"I did not feel so much as the prick of a pin"

Tintype of a Daguerreotype of Horace Wells.

Tintype of a daguerreotype of Horace Wells, circa 1848
Gift of Truman Howe Bartlett to the Boston Medical Library

On December 10, 1844, Hartford dentist Horace Wells (1815-1848) attended a lecture of G. Q. Colton who demonstrated the exhilarating effects of inhalation of nitrous oxide, or laughing gas.  On December 11, at a private session, one of the participants who had inhaled the gas fell but was unconscious of any injury or pain.  Wells, who was troubled with a decayed molar, then conceived the idea that a tooth might be extracted without pain if the patient was under the influence of nitrous oxide.  Colton administered the gas to Wells, and John M. Riggs performed the extraction.  According to Colton’s later account, “Wells clapped his hands and exclaimed, ‘It is the greatest discovery ever made.  I did not feel so much as the prick of a pin.”  Horace Wells then proceeded to extract teeth from some fifteen patients over the following days.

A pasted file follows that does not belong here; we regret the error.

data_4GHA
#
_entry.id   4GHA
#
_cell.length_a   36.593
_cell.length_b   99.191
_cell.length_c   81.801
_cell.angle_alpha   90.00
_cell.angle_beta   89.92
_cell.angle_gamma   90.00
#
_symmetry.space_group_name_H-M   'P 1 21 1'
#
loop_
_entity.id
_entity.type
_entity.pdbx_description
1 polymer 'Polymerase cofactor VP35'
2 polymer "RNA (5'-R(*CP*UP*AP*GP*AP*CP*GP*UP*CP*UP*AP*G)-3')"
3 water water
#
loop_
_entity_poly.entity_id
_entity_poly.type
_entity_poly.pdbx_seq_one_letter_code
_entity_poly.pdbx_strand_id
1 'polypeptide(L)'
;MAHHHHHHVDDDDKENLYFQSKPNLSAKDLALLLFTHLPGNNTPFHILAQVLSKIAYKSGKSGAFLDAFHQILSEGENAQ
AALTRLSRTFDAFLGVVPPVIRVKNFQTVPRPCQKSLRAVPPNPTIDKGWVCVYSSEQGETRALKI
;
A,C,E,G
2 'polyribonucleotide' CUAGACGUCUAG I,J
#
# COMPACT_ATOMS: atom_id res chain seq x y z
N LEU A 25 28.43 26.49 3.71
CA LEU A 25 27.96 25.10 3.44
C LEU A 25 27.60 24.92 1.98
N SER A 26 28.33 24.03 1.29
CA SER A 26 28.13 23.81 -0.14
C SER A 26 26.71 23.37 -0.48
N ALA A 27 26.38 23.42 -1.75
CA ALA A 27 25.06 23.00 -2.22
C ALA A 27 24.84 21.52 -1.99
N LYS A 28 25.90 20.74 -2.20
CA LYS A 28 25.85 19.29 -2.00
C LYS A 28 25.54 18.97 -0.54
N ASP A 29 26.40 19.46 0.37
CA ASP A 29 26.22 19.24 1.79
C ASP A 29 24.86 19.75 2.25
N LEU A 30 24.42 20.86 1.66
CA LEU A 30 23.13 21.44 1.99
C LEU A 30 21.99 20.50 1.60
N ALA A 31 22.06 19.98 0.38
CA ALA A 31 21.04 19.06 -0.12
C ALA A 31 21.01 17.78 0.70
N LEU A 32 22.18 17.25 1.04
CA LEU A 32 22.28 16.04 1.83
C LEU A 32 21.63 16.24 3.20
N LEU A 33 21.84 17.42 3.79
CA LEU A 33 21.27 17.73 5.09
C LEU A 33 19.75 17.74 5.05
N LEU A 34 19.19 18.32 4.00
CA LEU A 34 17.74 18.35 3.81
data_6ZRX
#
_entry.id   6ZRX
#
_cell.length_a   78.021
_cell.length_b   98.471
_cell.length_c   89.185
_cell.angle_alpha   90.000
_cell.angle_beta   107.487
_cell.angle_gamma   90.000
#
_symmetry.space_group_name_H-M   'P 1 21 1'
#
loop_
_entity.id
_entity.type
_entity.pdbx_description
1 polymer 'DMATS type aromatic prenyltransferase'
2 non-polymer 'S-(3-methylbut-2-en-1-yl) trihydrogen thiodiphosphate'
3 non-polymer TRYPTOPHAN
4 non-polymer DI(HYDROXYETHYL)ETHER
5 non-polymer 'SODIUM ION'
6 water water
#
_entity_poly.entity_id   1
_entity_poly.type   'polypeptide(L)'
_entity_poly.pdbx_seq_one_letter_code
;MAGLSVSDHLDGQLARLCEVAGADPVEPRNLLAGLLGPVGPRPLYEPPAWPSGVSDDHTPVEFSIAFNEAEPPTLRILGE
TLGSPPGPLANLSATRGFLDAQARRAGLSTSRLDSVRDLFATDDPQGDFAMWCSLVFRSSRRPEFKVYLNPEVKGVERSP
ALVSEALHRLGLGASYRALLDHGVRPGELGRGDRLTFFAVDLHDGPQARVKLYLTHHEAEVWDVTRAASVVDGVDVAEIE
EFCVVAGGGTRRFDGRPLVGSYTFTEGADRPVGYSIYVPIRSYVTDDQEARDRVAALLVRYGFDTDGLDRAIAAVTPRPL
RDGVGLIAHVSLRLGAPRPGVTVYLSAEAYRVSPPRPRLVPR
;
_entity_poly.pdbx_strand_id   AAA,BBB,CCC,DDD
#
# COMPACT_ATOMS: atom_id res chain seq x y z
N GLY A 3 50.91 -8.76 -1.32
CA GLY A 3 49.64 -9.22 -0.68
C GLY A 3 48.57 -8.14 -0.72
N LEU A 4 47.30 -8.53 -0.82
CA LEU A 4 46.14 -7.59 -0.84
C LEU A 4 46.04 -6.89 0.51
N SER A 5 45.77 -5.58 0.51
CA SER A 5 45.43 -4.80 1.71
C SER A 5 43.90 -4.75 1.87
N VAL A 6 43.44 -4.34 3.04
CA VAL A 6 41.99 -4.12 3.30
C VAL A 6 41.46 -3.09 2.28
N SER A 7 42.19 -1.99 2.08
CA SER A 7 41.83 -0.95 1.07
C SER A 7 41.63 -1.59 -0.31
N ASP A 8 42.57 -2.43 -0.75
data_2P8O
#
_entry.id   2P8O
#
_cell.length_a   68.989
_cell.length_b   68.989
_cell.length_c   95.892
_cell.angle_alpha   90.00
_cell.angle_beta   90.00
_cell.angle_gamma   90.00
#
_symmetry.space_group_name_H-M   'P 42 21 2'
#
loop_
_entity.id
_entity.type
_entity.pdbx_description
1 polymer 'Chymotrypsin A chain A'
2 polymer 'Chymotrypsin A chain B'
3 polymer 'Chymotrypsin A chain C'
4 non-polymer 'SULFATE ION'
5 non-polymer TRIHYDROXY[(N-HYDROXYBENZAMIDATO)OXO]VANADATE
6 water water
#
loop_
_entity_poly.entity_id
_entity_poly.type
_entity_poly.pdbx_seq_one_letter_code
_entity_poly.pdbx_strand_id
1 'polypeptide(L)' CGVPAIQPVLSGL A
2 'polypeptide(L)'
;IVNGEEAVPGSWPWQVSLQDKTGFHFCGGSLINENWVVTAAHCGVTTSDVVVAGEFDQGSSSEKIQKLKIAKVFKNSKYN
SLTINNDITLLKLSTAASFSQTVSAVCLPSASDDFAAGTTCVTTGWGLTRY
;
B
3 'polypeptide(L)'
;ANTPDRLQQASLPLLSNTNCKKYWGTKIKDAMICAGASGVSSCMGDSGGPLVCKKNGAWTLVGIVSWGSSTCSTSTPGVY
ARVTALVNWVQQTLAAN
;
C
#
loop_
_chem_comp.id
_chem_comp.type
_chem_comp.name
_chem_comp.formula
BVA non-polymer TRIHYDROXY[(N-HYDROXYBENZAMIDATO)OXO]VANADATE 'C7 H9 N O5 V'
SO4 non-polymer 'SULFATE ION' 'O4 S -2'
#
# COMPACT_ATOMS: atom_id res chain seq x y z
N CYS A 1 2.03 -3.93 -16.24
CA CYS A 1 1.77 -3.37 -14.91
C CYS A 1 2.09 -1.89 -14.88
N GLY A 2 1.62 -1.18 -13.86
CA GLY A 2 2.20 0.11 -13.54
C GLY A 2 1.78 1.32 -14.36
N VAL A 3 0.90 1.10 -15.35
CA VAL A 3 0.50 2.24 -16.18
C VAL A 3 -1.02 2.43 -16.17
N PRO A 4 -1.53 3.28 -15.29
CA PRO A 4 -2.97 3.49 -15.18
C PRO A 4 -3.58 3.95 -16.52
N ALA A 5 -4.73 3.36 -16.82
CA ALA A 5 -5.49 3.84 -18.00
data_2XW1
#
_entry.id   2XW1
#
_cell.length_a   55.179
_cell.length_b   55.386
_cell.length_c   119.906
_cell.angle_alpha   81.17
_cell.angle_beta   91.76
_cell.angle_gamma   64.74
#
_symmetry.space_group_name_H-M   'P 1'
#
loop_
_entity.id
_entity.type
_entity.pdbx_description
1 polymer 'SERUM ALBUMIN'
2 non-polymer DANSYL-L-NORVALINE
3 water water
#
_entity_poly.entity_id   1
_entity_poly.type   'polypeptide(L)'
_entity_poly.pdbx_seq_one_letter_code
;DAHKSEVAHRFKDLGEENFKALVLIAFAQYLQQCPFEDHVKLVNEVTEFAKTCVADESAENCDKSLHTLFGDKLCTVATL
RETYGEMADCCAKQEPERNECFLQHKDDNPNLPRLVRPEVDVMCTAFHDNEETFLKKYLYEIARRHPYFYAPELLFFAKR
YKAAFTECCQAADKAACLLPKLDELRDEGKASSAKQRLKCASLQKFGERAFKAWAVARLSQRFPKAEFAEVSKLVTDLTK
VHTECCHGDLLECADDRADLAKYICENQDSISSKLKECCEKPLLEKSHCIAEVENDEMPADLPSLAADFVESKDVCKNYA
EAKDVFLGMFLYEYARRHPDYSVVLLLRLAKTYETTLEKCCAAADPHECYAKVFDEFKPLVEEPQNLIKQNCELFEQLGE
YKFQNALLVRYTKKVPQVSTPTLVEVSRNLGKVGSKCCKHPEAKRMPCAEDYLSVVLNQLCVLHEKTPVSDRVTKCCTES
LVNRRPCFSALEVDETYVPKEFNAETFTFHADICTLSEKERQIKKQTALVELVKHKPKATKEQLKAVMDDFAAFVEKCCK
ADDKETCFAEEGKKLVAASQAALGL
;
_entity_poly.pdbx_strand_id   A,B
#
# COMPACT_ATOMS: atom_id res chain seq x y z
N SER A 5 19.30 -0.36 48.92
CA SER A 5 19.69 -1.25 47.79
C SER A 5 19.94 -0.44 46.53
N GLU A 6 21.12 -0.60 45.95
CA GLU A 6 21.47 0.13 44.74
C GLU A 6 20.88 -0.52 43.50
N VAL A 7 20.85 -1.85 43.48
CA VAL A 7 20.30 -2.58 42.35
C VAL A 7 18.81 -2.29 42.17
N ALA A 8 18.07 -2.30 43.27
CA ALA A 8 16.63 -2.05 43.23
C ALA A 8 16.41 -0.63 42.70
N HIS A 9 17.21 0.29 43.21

"I did not feel so much as the prick of a pin"